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|Title:||Sedentary time in late childhood and cardiometabolic risk in adolescence|
|Citation:||Pediatrics, 2015; 135(6):e1432-e1441|
|Publisher:||American Academy of Pediatrics|
|Emmanuel Stamatakis, Ngaire Coombs, Kate Tiling, Calum Mattocks, Ashley Cooper, Louise L. Hardy, Debbie A. Lawlor|
|Abstract:||There is a paucity of prospective evidence examining the links between sedentary time (ST) and cardiometabolic outcomes in youth. We examined the associations between objectively assessed ST and moderate to vigorous physical activity (MVPA) in childhood with cardiometabolic risk in adolescence.The study included 4639 children (47% male) aged 11 to 12 years at baseline whose mothers were enrolled in ALSPAC (Avon Longitudinal Study of Parents and Children) during their pregnancy in the early 1990s. A total of 2963 children had valid blood samples at age 15 to 16 years. Associations with baseline ST and MVPA were examined for BMI, waist circumference, body fat mass, lean body mass, systolic and diastolic blood pressure, fasting triglycerides, total cholesterol, low-density lipoprotein and high-density lipoprotein (HDL) cholesterol, glucose, insulin, C-reactive protein, and a clustered standardized cardiometabolic risk score (CMscore).Baseline ST was not associated deleteriously with any cardiometabolic markers. MVPA was beneficially associated with the 3 adiposity indicators, lean body mass, systolic blood pressure, triglycerides, C-reactive protein, insulin, HDL cholesterol, and CMscore; once the models were adjusted for baseline levels of these markers, these associations remained for body fat mass (mean difference per 10 minutes of MVPA: -0.320 [95% confidence interval (CI): -0.438 to -0.203]; P < .001), HDL cholesterol (0.006 logged mmol/L [95% CI: 0.001 to 0.011]; P = .028), insulin (-0.024 logged IU/L [95% CI: -0.036 to -0.013]; P < .001), and CMscore (-0.014 [95% CI: -0.025 to -0.004]; P = .009).We found no evidence linking ST in late childhood with adverse cardiometabolic outcomes in adolescence. Baseline MVPA was beneficially linked to broad cardiometabolic health in adolescence.|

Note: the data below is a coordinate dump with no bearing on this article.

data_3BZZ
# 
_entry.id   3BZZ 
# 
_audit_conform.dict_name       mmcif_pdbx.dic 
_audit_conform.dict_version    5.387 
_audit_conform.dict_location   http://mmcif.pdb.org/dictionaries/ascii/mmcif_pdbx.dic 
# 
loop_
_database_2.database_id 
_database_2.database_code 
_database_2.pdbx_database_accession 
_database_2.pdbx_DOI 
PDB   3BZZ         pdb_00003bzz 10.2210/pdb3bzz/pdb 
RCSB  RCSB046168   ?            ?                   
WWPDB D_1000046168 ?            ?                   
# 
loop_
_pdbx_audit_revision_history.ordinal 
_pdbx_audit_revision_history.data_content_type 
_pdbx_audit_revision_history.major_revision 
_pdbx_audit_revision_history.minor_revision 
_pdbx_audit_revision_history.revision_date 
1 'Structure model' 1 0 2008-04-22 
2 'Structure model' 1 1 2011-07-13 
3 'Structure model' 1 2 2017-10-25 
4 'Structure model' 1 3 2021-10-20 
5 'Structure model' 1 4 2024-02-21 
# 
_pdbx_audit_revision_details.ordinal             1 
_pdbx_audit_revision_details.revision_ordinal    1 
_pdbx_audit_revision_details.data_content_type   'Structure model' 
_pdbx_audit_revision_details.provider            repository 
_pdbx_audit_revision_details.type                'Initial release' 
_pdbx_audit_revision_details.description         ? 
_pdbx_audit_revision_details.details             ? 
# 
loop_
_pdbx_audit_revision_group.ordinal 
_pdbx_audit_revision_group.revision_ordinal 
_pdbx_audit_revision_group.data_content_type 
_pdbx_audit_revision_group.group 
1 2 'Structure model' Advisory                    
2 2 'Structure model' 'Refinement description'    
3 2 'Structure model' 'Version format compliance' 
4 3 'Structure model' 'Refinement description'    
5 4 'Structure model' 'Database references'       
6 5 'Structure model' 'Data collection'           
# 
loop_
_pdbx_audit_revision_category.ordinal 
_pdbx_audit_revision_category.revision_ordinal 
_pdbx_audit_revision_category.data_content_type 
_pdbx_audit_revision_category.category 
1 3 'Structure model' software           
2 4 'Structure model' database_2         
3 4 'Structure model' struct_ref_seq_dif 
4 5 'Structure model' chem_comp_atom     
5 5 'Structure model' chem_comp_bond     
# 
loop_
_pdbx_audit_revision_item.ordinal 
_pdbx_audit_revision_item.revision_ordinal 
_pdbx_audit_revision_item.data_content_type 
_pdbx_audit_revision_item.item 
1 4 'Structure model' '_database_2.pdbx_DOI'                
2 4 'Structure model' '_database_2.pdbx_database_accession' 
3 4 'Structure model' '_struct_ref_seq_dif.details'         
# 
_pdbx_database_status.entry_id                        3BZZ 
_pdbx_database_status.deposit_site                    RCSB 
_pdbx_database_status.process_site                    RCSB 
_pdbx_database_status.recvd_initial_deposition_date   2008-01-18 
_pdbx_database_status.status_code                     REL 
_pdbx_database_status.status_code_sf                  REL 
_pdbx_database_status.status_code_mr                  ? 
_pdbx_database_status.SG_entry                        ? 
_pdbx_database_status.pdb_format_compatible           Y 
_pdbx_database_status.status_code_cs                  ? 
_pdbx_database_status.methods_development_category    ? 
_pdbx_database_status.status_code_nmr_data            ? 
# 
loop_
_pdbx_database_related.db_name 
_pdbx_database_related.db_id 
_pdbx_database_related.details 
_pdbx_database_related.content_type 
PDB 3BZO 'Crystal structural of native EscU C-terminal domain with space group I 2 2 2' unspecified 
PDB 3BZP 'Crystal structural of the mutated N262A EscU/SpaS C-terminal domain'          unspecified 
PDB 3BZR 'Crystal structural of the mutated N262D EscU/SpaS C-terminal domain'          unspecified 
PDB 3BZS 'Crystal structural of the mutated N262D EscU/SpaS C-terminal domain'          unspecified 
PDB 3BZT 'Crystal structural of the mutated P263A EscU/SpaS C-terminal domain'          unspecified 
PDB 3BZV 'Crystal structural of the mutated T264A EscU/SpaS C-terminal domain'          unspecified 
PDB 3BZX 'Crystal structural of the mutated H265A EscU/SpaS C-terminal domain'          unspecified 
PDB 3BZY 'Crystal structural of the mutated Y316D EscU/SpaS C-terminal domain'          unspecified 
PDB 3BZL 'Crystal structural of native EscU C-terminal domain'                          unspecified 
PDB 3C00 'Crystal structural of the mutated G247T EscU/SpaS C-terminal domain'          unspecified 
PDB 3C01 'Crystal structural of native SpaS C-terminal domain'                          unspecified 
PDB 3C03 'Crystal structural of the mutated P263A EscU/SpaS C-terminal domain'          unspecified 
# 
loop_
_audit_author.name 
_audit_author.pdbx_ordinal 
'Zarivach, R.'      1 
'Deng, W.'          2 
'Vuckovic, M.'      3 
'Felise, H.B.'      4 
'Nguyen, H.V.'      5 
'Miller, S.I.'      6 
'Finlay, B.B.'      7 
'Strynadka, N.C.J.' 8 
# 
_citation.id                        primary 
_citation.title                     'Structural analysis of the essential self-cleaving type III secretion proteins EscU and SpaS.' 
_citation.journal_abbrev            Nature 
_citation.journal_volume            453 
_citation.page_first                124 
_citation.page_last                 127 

|Description:||Originally published online May 18, 2015|
|Rights:||Copyright © 2015 by the American Academy of Pediatrics. All rights reserved.|
|Appears in Collections:||Medicine publications|
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